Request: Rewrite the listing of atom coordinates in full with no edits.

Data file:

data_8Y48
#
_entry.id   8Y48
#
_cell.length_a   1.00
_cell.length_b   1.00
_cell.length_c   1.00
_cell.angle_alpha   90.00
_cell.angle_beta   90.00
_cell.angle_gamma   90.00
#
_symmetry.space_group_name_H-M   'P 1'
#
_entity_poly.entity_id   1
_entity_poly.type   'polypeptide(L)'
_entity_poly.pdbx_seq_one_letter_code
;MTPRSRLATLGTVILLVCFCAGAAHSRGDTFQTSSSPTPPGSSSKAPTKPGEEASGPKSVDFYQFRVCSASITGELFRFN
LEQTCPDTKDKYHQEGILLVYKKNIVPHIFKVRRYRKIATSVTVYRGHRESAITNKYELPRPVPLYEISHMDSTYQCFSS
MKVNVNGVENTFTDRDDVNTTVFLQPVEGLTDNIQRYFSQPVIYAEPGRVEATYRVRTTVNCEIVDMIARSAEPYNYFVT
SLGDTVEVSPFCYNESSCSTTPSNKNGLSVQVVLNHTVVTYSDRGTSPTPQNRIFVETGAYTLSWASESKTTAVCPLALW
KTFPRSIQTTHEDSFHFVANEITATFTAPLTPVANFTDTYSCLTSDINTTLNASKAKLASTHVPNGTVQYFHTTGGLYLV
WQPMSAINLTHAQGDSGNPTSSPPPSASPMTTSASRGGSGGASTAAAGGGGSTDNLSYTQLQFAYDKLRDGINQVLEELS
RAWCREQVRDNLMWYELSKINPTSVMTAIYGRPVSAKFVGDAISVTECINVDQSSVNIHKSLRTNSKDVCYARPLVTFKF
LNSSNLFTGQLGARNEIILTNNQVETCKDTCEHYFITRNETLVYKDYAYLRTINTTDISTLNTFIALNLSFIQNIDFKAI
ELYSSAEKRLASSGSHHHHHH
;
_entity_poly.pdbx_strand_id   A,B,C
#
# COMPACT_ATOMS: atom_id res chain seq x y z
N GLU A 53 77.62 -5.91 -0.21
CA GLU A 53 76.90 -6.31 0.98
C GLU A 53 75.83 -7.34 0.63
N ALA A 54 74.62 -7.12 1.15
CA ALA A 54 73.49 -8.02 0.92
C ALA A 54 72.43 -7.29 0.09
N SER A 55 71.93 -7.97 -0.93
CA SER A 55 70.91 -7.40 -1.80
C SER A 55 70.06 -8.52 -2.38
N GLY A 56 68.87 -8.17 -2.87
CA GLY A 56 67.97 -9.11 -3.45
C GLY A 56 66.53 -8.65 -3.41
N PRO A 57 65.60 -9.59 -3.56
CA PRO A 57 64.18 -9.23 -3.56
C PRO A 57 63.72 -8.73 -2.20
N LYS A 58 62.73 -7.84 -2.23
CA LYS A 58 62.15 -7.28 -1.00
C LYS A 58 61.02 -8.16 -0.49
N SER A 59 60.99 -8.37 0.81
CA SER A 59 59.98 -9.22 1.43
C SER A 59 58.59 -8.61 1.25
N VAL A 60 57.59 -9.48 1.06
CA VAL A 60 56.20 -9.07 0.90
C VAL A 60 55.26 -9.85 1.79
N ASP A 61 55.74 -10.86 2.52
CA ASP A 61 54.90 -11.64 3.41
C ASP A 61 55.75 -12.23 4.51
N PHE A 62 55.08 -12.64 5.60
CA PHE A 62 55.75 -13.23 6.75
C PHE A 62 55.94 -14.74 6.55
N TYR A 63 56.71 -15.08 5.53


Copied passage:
data_8Y48
#
_entry.id   8Y48
#
_cell.length_a   1.00
_cell.length_b   1.00
_cell.length_c   1.00
_cell.angle_alpha   90.00
_cell.angle_beta   90.00
_cell.angle_gamma   90.00
#
_symmetry.space_group_name_H-M   'P 1'
#
_entity_poly.entity_id   1
_entity_poly.type   'polypeptide(L)'
_entity_poly.pdbx_seq_one_letter_code
;MTPRSRLATLGTVILLVCFCAGAAHSRGDTFQTSSSPTPPGSSSKAPTKPGEEASGPKSVDFYQFRVCSASITGELFRFN
LEQTCPDTKDKYHQEGILLVYKKNIVPHIFKVRRYRKIATSVTVYRGHRESAITNKYELPRPVPLYEISHMDSTYQCFSS
MKVNVNGVENTFTDRDDVNTTVFLQPVEGLTDNIQRYFSQPVIYAEPGRVEATYRVRTTVNCEIVDMIARSAEPYNYFVT
SLGDTVEVSPFCYNESSCSTTPSNKNGLSVQVVLNHTVVTYSDRGTSPTPQNRIFVETGAYTLSWASESKTTAVCPLALW
KTFPRSIQTTHEDSFHFVANEITATFTAPLTPVANFTDTYSCLTSDINTTLNASKAKLASTHVPNGTVQYFHTTGGLYLV
WQPMSAINLTHAQGDSGNPTSSPPPSASPMTTSASRGGSGGASTAAAGGGGSTDNLSYTQLQFAYDKLRDGINQVLEELS
RAWCREQVRDNLMWYELSKINPTSVMTAIYGRPVSAKFVGDAISVTECINVDQSSVNIHKSLRTNSKDVCYARPLVTFKF
LNSSNLFTGQLGARNEIILTNNQVETCKDTCEHYFITRNETLVYKDYAYLRTINTTDISTLNTFIALNLSFIQNIDFKAI
ELYSSAEKRLASSGSHHHHHH
;
_entity_poly.pdbx_strand_id   A,B,C
#
# COMPACT_ATOMS: atom_id res chain seq x y z
N GLU A 53 77.62 -5.91 -0.21
CA GLU A 53 76.90 -6.31 0.98
C GLU A 53 75.83 -7.34 0.63
N ALA A 54 74.62 -7.12 1.15
CA ALA A 54 73.49 -8.02 0.92
C ALA A 54 72.43 -7.29 0.09
N SER A 55 71.93 -7.97 -0.93
CA SER A 55 70.91 -7.40 -1.80
C SER A 55 70.06 -8.52 -2.38
N GLY A 56 68.87 -8.17 -2.87
CA GLY A 56 67.97 -9.11 -3.45
C GLY A 56 66.53 -8.65 -3.41
N PRO A 57 65.60 -9.59 -3.56
CA PRO A 57 64.18 -9.23 -3.56
C PRO A 57 63.72 -8.73 -2.20
N LYS A 58 62.73 -7.84 -2.23
CA LYS A 58 62.15 -7.28 -1.00
C LYS A 58 61.02 -8.16 -0.49
N SER A 59 60.99 -8.37 0.81
CA SER A 59 59.98 -9.22 1.43
C SER A 59 58.59 -8.61 1.25
N VAL A 60 57.59 -9.48 1.06
CA VAL A 60 56.20 -9.07 0.90
C VAL A 60 55.26 -9.85 1.79
N ASP A 61 55.74 -10.86 2.52
CA ASP A 61 54.90 -11.64 3.41
C ASP A 61 55.75 -12.23 4.51
N PHE A 62 55.08 -12.64 5.60
CA PHE A 62 55.75 -13.23 6.75
C PHE A 62 55.94 -14.74 6.55
N TYR A 63 56.71 -15.08 5.53